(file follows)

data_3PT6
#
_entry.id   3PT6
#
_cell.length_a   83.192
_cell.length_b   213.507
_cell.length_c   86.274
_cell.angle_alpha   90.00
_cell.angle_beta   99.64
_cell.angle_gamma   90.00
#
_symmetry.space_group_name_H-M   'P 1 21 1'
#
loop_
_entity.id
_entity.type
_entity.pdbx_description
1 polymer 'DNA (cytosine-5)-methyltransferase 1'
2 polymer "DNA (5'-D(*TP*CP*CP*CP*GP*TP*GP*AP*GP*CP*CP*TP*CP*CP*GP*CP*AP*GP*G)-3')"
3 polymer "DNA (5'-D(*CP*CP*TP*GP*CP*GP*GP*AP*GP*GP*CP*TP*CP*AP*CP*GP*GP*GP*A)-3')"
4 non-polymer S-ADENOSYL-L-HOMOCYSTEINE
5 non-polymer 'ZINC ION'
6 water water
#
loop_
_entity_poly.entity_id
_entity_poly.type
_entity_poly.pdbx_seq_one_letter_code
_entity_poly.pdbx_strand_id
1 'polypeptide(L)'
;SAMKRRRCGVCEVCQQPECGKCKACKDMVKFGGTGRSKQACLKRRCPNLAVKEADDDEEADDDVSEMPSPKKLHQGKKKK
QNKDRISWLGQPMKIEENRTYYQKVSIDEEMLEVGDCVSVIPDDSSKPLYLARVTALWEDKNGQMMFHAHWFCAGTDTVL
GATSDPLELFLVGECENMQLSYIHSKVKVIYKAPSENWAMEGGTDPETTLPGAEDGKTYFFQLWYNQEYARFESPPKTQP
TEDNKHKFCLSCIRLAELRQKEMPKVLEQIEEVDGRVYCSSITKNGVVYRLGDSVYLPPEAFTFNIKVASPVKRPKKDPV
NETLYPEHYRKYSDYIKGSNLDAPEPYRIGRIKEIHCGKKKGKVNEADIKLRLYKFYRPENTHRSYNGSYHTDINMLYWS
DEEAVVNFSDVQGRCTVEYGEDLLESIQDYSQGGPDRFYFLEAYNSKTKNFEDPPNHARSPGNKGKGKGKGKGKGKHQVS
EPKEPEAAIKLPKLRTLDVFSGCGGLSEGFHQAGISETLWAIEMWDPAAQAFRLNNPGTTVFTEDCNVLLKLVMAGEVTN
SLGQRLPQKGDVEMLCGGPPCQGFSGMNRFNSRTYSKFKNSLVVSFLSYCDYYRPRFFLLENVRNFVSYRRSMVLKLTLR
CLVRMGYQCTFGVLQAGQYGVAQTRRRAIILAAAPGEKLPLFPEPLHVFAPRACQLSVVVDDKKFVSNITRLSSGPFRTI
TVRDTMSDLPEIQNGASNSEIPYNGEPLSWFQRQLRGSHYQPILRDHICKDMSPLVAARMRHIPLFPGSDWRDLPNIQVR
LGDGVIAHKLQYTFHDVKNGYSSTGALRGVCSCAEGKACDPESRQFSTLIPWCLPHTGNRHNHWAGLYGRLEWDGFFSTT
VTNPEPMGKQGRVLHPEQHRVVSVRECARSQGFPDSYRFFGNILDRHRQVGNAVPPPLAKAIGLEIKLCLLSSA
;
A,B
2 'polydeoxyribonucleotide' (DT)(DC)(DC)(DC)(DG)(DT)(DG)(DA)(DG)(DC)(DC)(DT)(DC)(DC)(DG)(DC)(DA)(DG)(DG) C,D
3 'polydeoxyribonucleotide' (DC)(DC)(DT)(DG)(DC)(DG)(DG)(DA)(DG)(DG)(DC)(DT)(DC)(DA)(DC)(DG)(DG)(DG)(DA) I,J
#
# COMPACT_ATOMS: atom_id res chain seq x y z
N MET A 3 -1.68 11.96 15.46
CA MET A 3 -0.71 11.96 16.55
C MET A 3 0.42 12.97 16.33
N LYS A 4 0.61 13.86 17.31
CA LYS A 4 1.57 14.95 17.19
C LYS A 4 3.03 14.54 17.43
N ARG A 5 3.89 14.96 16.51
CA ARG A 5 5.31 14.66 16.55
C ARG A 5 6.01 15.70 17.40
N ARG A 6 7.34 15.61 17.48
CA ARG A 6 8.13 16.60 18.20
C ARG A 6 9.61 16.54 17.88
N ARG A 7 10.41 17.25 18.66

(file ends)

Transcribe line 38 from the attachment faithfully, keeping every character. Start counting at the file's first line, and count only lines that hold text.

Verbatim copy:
SLGQRLPQKGDVEMLCGGPPCQGFSGMNRFNSRTYSKFKNSLVVSFLSYCDYYRPRFFLLENVRNFVSYRRSMVLKLTLR